“…in light of the fragmented nature of the anti-glorias…”

    and still they parade themselves as savior/s of the country! yikes!

  13. mlq3

    scalia-

    1. the only one buying the first world opium dream are the pro-glorias. she is peddling it and you are measuring everyone by it.

    2. in contrast to what you prefer, the war of attrition and slow steady erosion of institutions taking place, so that you will have a hollow shell whose only virtue is that it retains its outward appearance of being a constitutional government.

    3. every economic solution requires a political foundation, and no economic solution will endure if deprived of legitimacy: it will contain the seed of its own destruction.

    4. the retention or removal of gma is the key to the lock. you can prefer to keep the door locked and you may just succeed, but it weakens the structural integrity of the door. you could have just opened the door and let things take their course. the pressing issues are magnified by her, in many instances, caused by her, and her faustian bargains to stay in power mean those problems will linger past whatever expiration date ends up being applicable to her.

    5. again, just because you drink her cool aid doesn’t mean i have to. whoever said her stay in office is connected to the price of oil?? but ill tell you this -it’s when oil prices, etc. are high that a government needs a reservoir of good will from the public or at least its respect, so as to be obeyed: relying purely on fear may work but if it doesn’t, you won’t even be tsk-tsking about collateral damage at that point.

    the anti-anti-gloria have never been issue oriented. because their immediate answer to any issue is:

    1. but she’s still here! so what issue? we win!
    2. you? yuck! so yucky we’ll stay with her! we win!

  14. grd

    mlq3, did you vote for gloria in 2004?

  15. anthony scalia

    mlq3,

    “1. the only one buying the first world opium dream are the pro-glorias. she is peddling it and you are measuring everyone by it.”

    actually, if you really think about it, it is the anti-gloria people who put up this false hope – remove gloria and everything will be okay! very much like the expectation when marcos was booted out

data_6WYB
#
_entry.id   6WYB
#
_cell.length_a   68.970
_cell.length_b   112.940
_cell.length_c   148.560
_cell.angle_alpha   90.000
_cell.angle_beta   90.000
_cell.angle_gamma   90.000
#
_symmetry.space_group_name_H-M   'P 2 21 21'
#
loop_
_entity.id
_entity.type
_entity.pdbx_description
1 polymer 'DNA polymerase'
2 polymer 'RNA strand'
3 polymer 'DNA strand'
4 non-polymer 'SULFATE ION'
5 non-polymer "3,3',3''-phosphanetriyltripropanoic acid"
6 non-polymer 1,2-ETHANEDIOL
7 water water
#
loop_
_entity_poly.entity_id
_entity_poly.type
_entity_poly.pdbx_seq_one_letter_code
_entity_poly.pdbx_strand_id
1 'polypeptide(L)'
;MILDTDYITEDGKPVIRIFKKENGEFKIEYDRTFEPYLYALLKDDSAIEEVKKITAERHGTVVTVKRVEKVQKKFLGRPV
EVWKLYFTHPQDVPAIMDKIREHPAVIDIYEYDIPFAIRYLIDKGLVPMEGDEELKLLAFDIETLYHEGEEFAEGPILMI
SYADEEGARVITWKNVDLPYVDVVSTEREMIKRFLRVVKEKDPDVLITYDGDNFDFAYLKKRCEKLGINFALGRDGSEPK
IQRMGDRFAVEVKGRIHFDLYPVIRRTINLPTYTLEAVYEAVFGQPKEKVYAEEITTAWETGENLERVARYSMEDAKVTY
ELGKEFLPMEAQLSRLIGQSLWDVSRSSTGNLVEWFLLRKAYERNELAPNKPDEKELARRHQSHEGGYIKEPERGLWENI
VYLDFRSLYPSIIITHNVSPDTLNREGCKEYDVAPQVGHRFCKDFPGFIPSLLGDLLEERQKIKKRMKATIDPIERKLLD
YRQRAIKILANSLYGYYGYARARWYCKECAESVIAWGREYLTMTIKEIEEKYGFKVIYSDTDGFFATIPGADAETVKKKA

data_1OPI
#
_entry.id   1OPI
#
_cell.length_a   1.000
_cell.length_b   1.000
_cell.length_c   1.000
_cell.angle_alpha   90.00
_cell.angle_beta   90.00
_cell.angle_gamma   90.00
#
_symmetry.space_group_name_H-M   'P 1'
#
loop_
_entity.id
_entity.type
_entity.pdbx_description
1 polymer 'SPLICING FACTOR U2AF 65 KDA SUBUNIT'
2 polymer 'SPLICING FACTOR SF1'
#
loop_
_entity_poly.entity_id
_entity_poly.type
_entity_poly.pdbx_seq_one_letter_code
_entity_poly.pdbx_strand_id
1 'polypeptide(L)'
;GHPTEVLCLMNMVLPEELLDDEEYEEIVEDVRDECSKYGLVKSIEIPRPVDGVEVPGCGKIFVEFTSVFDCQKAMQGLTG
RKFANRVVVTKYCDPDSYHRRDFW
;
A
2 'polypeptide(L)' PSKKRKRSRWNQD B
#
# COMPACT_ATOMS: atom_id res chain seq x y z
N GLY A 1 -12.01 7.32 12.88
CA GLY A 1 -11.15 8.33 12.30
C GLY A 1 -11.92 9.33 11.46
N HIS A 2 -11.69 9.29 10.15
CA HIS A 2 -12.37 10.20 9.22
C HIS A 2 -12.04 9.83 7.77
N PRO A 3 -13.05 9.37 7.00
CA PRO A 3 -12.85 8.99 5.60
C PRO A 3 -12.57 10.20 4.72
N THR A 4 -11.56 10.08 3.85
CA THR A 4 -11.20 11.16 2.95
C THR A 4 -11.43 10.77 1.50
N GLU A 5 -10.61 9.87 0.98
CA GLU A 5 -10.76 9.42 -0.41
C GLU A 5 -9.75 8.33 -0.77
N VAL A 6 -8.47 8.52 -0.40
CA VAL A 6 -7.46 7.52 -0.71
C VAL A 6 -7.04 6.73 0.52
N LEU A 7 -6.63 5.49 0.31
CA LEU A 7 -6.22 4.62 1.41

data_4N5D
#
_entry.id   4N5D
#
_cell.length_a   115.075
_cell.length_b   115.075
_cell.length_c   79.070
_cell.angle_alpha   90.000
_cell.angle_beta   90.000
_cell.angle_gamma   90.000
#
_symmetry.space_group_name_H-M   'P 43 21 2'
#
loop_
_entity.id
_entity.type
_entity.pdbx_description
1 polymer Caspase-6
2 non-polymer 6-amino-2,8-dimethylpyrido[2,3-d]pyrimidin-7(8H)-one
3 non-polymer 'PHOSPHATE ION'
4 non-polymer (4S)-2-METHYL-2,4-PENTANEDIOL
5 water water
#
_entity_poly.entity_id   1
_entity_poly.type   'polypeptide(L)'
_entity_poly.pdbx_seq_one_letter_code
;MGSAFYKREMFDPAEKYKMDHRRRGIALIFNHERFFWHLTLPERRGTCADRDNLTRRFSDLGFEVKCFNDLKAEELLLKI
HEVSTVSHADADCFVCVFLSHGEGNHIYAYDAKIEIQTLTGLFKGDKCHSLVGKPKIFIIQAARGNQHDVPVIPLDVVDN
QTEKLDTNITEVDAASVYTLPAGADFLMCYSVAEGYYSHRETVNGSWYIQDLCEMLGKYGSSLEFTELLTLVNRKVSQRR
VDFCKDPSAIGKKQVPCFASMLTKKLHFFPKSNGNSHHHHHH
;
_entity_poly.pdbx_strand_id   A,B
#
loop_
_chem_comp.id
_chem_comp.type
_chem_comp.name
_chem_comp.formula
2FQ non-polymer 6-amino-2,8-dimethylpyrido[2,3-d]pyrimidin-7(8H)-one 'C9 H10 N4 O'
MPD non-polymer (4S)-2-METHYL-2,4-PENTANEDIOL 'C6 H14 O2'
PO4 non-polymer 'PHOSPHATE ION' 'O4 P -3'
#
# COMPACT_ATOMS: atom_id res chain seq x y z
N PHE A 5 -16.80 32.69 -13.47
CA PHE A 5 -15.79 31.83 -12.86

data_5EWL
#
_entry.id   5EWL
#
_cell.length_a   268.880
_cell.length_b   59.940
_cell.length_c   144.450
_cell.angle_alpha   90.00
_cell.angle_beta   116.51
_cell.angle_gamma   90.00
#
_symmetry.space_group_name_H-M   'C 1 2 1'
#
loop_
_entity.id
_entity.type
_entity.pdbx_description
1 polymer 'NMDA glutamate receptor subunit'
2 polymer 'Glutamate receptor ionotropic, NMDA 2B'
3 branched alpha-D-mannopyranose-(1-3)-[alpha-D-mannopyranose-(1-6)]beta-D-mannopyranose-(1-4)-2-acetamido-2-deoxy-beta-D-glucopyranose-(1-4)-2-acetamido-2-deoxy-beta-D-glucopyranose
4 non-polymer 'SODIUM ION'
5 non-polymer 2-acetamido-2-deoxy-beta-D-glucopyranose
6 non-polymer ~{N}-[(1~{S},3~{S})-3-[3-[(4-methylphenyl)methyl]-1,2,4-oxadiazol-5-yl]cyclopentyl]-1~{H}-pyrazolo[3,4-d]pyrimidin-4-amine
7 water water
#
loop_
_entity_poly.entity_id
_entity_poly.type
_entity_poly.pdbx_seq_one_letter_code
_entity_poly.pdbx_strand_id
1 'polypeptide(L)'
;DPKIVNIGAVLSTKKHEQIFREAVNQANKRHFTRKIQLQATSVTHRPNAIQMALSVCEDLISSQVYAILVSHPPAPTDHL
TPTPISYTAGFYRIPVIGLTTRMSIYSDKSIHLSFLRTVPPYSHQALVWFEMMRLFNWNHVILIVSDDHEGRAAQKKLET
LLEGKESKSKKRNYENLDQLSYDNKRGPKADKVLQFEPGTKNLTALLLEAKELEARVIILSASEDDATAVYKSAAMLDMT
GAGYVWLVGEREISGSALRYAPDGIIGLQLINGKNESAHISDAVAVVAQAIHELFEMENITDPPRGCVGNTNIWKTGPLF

sorry to disappoint you my friend – the anti anti gloria people are very much aware that gloria cannot bring the country to ‘first world’ because being issue oriented, the anti anti gloria people know no president can accomplish that!

    “2. in contrast to what you prefer, the war of attrition and slow steady erosion of institutions taking place, so that you will have a hollow shell whose only virtue is that it retains its outward appearance of being a constitutional government.”

    thats the problem of too much fixation on who is in malacañang.

    “3. every economic solution requires a political foundation, and no economic solution will endure if deprived of legitimacy: it will contain the seed of its own destruction.”

    no, every economic solution lies with the people. but if the default mode of the people is migrating to a first world country and/or banking on the malacañang resident to provide the economic solution, that economic solution will not come.

    it will contain the seeds of its own destruction? lets talk about it in 2010, by then we’ll know who got destroyed.

    “4. the retention or removal of gma is the key to the lock. you can prefer to keep the door locked and you may just succeed, but it weakens the structural integrity of the door. you could have just opened the door and let things take their course. the pressing issues are magnified by her, in many instances, caused by her, and her faustian bargains to stay in power mean those problems will linger past whatever expiration date ends up being applicable to her.”

    thats the problem. gloria’s removal is the starting point for the anti gloria people. wrong.

    nothing good for the country

    if the raison d etre for living is booting out gloria, thats understandable. but its a terrible mistake to equate progress with her removal. maybe progress of the ‘united’ opposition

    “5. again, just because you drink her cool aid doesn’t mean i have to. whoever said her stay in office is connected to the price of oil?? but ill tell you this -it’s when oil prices, etc. are high that a government needs a reservoir of good will from the public or at least its respect, so as to be obeyed: relying purely on fear may work but if it doesn’t, you won’t even be tsk-tsking about collateral damage at that point.”

    my friend, no one can stop the rise of oil prices. no amount of public good will can put a ceiling to that